Blade Runner 2049 – Movie Review

movie reviewIn 1982 we got Blade Runner, an audience and critical flop at the time, directed by Ridley Scott and starring Harrison Ford in the lead. Much like the 1982 John Carpenter film ‘The Thing’, this film was a big flop back in the day. Now both are widely accepted as classics. Maybe the themes and ideas did go over peoples heads or they couldn’t see Harrison Ford play a (kinda) bad guy. Or the open ending (now you would say cliffhanger) was unsatifying. Over the years this film turned into a cult classic and petty much from the get go started to influence all scifi properties that came after 1982. So there were at least some people who understood what a milestone this film was. The first thing that catched on was the dystopian look of it. Later the ideas and themes were better understood and appreciated. Now Blade Runner is (in my eyes at least) an essential film you should have seen and talked about at least once in your life. It’s an important film, exploring the nature of humanity and where it may be headed. Now, all these years later, we get a sequel: Blade Runner 2049. When I first heard they plan a sequel, I was as skeptical as one can be. Then I learned they hired Denis Villeneuve to direct it and that decision immediately spawned a big bucket of hope. He’s one of my favourite directors working today and I enjoyed his recent films a lot! Ridley Scott took the Producer chair and ultimately still had some saying in the making of this film. We also got Hampton Fancher, one of the original writers of the back! So, a potentially very good combination. So how did this collaboration turn out? Is it a worthy sequel to one of the most influential films of all time? Let’s have a look at it without any spoilers.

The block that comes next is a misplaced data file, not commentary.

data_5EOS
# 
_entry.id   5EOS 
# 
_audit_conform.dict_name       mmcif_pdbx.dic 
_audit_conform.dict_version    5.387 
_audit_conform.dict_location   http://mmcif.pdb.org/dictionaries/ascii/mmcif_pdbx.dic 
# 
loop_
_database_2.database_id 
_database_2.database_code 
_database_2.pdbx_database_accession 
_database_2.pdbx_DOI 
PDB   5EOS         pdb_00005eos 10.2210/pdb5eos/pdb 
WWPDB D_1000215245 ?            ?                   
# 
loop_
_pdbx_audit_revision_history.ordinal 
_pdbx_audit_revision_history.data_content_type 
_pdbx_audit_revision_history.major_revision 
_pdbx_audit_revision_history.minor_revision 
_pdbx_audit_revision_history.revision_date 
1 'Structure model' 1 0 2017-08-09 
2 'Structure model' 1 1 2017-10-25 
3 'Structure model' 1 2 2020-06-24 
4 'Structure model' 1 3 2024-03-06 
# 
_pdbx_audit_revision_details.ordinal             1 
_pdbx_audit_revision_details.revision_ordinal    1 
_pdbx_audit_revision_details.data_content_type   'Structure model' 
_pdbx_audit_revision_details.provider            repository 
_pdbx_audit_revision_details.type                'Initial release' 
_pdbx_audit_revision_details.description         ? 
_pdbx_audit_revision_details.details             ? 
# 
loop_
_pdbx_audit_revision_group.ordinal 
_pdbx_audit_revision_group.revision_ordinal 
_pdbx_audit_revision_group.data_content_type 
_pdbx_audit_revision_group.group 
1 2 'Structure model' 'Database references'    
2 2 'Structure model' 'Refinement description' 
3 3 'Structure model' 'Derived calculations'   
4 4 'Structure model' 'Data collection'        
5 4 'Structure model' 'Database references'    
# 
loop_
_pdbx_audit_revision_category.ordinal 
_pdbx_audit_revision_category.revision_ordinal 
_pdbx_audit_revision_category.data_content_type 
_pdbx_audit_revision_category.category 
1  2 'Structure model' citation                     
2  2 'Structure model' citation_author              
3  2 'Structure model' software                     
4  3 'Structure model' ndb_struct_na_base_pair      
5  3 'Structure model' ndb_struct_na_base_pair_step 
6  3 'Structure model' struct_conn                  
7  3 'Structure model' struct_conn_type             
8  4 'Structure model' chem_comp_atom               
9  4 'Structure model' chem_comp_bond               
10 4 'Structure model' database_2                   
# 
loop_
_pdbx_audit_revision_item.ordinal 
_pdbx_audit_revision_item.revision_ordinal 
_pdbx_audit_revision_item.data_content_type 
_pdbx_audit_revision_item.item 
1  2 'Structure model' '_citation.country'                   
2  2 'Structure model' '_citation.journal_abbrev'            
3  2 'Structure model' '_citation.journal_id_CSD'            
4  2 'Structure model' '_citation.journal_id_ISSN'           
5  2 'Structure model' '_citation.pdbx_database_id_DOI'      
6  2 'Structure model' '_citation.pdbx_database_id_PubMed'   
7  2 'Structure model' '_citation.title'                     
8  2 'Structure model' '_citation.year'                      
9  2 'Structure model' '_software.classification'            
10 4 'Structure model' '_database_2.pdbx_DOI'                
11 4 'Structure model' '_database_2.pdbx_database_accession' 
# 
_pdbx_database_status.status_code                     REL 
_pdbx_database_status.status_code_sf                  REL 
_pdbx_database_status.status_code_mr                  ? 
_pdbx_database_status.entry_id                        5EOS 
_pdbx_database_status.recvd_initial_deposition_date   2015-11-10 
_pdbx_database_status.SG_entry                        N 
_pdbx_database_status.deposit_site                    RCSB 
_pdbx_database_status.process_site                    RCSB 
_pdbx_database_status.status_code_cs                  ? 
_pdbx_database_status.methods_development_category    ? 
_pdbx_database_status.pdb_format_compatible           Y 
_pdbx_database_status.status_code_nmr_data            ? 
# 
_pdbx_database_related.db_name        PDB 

Blade Runner 2049 starts in broad daylight. Which, right from the get go, tells the audience that this film will be different and things have changed in the past 35 years since when the first movie took place. From what we see the environment is barren, dusty and lifeless. Kind of what you would expect the environment would look like outside one of the megacities. We meet K (Ryan Gosling). K is part of a Blade Runner unit. The unit is still active and hunting down rogue replicants. K finds one of these replicants and visits him. Sapper Morton (Dave Bautista) runs a farm outside the city and leads a secluded life, away from everyone and pretty much everything. When K shows up, Sapper is not surprised. He waited for that moment… god knows how long. The scene plays out very quiet and builds up tension that leads into a fight between the two. K manages to win the upper hand and ‘retires’ Morton. Uppon investigating the farm, he finds suspicios things and decides to follow their lead. Blade Runner are police detectives and we see him doing his job more than once throughout the film. So yeah, the film is kind of a ‘police work’ story. Which makes this film more a scifi noir detective story. We learn the clues along with K and try to make sense of it through him. Something that creates a nice connection between the character and the audience. The clues send K and us down a rabbit hole of discoveries and twists that will come (almost) full circle in the end of the film. A fantastic ending that is almost as powerful as the one in the first film. For the rest, please go see the film! It’s worth it!